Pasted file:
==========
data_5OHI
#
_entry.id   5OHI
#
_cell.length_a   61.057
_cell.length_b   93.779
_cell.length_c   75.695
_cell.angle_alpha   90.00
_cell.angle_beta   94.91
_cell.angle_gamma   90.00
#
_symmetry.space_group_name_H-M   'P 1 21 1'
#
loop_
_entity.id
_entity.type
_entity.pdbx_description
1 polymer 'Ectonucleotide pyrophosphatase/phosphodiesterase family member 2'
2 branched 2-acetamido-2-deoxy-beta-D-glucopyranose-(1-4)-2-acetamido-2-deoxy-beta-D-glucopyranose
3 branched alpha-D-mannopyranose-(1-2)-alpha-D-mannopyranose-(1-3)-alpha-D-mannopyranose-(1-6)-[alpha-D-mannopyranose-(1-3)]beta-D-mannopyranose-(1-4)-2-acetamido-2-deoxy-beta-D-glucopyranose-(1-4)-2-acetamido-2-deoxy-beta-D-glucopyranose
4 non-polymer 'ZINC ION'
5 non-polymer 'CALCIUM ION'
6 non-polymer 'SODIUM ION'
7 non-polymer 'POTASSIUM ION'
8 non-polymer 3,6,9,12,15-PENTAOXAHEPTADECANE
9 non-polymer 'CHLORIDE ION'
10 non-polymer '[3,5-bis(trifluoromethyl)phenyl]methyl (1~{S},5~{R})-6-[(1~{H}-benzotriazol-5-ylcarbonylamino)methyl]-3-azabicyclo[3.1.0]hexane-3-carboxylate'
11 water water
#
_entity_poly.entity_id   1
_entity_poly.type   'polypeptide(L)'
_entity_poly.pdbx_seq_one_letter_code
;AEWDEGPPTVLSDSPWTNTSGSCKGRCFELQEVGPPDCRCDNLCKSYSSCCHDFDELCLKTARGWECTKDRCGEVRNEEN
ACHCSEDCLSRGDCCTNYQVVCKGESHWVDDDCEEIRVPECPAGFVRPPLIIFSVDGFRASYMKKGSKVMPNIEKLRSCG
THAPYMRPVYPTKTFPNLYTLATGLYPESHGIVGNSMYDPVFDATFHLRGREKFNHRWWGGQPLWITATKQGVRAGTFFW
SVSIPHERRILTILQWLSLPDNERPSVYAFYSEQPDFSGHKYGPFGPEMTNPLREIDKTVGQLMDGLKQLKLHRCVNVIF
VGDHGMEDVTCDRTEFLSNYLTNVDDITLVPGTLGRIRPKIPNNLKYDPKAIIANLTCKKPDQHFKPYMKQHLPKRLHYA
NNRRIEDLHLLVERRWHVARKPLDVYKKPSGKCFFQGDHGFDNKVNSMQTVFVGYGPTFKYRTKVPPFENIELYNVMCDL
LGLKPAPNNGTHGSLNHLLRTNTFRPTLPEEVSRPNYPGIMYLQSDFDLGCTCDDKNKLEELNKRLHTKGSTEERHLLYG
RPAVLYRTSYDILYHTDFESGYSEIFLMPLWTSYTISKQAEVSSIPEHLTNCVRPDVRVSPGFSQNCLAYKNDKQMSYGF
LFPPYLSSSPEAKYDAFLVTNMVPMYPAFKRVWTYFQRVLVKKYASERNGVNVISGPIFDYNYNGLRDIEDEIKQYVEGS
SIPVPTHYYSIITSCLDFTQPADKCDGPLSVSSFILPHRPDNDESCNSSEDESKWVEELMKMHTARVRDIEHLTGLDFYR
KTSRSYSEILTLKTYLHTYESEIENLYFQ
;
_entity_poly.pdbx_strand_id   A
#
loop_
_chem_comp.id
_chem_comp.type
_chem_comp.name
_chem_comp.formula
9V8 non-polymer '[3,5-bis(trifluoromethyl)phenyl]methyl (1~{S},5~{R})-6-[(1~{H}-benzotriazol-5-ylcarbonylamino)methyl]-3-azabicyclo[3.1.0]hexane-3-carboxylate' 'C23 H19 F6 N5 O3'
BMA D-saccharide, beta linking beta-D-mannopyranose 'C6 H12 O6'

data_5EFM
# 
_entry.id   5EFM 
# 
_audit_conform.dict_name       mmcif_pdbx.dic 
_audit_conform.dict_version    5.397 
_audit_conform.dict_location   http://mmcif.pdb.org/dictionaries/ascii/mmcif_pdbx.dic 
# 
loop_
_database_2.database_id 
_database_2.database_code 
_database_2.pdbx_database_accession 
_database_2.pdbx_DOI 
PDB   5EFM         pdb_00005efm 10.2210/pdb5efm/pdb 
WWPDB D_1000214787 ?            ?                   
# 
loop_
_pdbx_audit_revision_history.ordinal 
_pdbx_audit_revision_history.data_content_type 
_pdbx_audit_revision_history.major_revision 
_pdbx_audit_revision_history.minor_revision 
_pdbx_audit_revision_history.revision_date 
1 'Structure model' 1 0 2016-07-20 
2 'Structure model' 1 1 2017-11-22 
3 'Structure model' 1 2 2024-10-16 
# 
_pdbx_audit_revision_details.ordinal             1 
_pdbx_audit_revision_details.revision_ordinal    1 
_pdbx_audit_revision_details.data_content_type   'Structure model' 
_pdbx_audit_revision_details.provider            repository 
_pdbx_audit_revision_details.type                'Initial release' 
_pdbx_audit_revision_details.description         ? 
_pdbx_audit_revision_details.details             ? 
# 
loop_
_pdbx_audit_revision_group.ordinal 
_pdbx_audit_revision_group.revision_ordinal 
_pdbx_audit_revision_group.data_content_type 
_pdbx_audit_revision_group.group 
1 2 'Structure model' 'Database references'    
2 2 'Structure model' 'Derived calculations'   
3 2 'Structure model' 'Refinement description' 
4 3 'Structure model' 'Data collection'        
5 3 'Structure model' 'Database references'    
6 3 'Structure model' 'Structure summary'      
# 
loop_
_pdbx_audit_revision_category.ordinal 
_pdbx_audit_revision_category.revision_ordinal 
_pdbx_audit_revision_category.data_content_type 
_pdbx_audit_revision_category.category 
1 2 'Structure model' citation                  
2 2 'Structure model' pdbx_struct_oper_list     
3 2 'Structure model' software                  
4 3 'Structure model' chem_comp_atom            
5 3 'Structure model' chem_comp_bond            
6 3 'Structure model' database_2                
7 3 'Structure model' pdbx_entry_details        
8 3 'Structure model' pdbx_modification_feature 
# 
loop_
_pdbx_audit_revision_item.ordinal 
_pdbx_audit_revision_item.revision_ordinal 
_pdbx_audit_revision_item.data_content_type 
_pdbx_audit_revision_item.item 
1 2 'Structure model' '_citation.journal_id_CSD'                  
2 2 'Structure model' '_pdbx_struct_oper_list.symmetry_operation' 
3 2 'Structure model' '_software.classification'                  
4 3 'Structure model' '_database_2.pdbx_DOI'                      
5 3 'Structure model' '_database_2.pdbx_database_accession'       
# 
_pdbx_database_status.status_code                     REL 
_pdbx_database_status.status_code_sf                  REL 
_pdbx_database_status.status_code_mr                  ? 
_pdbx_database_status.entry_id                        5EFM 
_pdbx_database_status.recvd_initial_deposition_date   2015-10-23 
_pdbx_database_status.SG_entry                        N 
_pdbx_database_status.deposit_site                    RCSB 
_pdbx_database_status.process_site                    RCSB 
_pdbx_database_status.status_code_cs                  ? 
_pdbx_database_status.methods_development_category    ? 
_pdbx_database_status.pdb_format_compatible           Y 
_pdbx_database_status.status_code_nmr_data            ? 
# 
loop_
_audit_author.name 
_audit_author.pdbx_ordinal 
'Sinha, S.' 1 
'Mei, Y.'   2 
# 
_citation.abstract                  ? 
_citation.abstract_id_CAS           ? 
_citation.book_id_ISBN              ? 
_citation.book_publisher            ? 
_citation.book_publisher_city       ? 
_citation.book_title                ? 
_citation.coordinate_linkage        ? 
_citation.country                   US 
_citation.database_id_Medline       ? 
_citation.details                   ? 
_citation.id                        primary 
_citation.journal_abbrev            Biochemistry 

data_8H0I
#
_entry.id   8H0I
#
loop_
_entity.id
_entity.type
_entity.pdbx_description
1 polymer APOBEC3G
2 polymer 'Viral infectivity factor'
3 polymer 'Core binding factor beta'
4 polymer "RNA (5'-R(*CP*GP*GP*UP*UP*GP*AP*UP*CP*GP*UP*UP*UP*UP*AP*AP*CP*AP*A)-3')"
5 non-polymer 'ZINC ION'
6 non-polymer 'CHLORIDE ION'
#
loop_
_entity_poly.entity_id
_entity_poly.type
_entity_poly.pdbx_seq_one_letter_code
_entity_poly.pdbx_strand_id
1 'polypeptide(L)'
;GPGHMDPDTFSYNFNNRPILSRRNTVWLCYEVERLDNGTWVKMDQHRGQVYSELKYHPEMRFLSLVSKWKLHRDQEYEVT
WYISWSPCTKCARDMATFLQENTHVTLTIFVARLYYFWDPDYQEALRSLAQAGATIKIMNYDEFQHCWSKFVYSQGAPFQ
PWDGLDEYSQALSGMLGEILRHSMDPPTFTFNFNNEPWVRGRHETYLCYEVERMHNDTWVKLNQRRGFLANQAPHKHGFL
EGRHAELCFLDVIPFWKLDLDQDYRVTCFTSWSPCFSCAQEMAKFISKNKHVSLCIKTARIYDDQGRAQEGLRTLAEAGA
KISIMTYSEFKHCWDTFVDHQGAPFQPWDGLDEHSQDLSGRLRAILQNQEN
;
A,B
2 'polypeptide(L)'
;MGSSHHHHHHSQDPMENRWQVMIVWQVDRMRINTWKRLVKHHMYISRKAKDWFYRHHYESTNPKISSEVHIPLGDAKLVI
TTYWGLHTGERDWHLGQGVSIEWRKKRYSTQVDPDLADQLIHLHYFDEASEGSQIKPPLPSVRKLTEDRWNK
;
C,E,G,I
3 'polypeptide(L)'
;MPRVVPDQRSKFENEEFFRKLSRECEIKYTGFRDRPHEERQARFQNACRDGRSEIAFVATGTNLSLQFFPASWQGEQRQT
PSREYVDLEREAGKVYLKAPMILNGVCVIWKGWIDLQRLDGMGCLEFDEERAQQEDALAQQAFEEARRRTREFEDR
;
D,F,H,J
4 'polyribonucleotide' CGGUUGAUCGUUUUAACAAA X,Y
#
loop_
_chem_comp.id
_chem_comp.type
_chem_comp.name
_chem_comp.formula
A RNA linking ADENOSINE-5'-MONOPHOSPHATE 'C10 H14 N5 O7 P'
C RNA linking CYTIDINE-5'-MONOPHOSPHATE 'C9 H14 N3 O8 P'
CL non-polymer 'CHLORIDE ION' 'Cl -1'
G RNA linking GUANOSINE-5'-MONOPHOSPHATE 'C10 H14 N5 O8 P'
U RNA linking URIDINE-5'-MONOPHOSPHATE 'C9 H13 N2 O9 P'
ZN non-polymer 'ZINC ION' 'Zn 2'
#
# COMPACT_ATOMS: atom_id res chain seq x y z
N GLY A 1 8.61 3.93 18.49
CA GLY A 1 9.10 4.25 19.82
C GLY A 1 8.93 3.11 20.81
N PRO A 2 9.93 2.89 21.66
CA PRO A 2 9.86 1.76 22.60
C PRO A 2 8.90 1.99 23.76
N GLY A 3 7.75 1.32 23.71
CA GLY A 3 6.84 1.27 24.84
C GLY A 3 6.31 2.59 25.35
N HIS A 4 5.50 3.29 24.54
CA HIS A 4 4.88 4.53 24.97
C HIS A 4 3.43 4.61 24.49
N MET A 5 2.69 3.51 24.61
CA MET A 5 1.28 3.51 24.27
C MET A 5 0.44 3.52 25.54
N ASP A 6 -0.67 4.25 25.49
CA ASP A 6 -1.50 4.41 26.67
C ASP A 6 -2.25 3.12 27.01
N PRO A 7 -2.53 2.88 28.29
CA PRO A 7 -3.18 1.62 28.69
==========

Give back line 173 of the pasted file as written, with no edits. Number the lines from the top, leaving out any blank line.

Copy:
_entity_poly.type